Poor control of acute pain after surgery and in emergency departments persists, even though it increases costs, generates complications and can lead to chronic pain. Rigorous pain assessment is fundamental for improving pain management, but current methods have significant limitations in precision and sensitivity. Moreover, pain scales lack a true constant unit amount and are often hard for patients to use. This research program will establish, evaluate and validate a new scaling methodology for acute pain based on Item Response Theory and Structural Equation Modeling. This methodology will include growth curve modeling to characterize acute pain as a process of decay over time characterized by an initial value and a rate of change. It will compare the scaling performance of the new system against the standard method for clinical pain assessment in post-operative and emergency department settings. The pain scaling system based on Item Response Theory should demonstrate significantly better discriminant validity, significantly better measurement precision, and smaller standard errors of measurement than the standard measurement method. To expedite clinical application, the investigators will develop, optimize and validate Dynamic Adaptive Testing, a form of computerized adaptive testing, to maximize assessment efficiency for the new system. The new measurement methods will provide pain scaling sufficiently precise for use with individual patients, a constant unit amount so that scores compare directly across patients and settings, a profile characterization of acute pain, and strong validity. The results of this work will facilitate pain research, improve the management of acute pain, and help identify patients with acute pain who are at risk for developing chronic pain. ? ?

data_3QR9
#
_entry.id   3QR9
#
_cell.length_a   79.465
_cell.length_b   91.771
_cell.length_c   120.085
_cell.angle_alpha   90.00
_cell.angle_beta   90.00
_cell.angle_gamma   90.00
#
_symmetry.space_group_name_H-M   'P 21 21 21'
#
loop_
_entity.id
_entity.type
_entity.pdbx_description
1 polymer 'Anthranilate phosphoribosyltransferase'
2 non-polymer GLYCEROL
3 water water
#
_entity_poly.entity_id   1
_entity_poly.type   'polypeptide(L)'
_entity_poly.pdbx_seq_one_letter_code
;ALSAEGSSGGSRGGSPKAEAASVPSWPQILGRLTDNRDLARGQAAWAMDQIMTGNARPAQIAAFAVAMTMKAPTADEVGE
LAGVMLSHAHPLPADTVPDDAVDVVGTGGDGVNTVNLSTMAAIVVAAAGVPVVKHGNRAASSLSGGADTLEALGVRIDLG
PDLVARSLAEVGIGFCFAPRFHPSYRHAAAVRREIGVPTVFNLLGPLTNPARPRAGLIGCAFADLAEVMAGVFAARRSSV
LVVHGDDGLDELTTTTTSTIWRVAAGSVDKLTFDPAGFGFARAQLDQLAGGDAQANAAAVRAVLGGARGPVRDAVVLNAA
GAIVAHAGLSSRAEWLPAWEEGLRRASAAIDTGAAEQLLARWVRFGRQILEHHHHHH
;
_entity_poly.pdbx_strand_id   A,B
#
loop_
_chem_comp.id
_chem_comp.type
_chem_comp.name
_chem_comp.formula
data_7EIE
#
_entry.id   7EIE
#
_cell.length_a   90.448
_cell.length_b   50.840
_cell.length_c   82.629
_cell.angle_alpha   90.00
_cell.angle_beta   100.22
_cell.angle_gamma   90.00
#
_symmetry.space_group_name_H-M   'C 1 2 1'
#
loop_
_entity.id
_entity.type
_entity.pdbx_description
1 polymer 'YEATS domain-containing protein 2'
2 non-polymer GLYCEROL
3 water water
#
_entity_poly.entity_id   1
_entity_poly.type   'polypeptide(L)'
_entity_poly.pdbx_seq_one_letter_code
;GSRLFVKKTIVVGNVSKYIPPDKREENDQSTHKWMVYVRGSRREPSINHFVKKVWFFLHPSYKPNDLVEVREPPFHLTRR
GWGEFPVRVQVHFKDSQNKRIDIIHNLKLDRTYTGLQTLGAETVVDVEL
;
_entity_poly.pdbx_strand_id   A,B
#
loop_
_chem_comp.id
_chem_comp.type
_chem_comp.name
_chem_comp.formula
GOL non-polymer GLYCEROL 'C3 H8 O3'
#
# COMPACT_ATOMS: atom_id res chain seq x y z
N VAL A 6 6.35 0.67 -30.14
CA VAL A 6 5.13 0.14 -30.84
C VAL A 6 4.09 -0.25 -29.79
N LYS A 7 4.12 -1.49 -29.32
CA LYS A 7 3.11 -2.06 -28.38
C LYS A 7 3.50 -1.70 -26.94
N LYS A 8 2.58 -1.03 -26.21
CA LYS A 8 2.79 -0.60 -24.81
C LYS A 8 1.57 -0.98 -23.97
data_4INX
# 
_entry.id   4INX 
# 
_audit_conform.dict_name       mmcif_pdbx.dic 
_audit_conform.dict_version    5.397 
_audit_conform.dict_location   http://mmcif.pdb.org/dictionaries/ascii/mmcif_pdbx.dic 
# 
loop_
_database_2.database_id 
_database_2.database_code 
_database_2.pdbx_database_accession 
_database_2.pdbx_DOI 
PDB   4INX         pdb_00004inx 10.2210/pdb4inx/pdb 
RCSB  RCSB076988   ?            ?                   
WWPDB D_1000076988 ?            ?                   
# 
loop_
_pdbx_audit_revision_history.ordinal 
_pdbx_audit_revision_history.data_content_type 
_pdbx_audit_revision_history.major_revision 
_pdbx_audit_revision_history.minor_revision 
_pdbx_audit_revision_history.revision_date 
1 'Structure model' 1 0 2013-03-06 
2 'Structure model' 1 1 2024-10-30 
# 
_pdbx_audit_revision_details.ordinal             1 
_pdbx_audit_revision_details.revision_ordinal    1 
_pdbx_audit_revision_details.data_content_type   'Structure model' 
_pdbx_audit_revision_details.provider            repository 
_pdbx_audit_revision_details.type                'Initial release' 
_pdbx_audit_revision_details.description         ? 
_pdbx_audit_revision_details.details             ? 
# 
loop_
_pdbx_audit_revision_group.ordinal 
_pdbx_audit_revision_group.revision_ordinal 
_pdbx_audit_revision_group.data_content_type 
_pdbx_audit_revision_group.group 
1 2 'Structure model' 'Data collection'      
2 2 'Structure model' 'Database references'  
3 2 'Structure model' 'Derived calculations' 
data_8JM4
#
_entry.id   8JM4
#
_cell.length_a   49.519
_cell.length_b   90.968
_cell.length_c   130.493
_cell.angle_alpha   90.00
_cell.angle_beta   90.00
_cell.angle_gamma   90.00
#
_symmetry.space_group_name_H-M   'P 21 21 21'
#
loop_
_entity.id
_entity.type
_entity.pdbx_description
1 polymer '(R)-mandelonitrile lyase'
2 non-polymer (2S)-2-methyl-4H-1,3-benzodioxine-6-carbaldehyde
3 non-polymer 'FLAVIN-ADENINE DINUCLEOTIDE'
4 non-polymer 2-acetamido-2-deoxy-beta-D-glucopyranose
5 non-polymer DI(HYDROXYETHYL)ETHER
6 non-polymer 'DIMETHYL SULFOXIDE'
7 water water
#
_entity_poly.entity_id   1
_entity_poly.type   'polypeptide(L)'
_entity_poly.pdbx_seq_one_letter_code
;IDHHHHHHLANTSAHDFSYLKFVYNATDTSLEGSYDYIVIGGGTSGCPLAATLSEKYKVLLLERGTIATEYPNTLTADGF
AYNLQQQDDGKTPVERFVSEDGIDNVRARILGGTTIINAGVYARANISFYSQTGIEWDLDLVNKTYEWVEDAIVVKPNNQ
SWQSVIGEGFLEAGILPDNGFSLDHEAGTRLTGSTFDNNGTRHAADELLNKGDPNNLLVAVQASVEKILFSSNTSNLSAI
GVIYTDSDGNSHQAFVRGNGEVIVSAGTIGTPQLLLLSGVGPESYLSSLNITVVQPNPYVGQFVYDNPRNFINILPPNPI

|Chapman, C Richard; Fosnocht, David; Donaldson, Gary W (2012) Resolution of acute pain following discharge from the emergency department: the acute pain trajectory. J Pain 13:235-41|
|Chapman, C Richard; Donaldson, Gary W; Davis, Jennifer J et al. (2011) Improving individual measurement of postoperative pain: the pain trajectory. J Pain 12:257-62|
|Chapman, C Richard; Donaldson, Gary; Davis, Jennifer et al. (2009) Postoperative pain patterns in chronic pain patients: a pilot study. Pain Med 10:481-7|
|Chapman, C Richard (2008) Progress in pain assessment: the cognitively compromised patient. Curr Opin Anaesthesiol 21:610-5|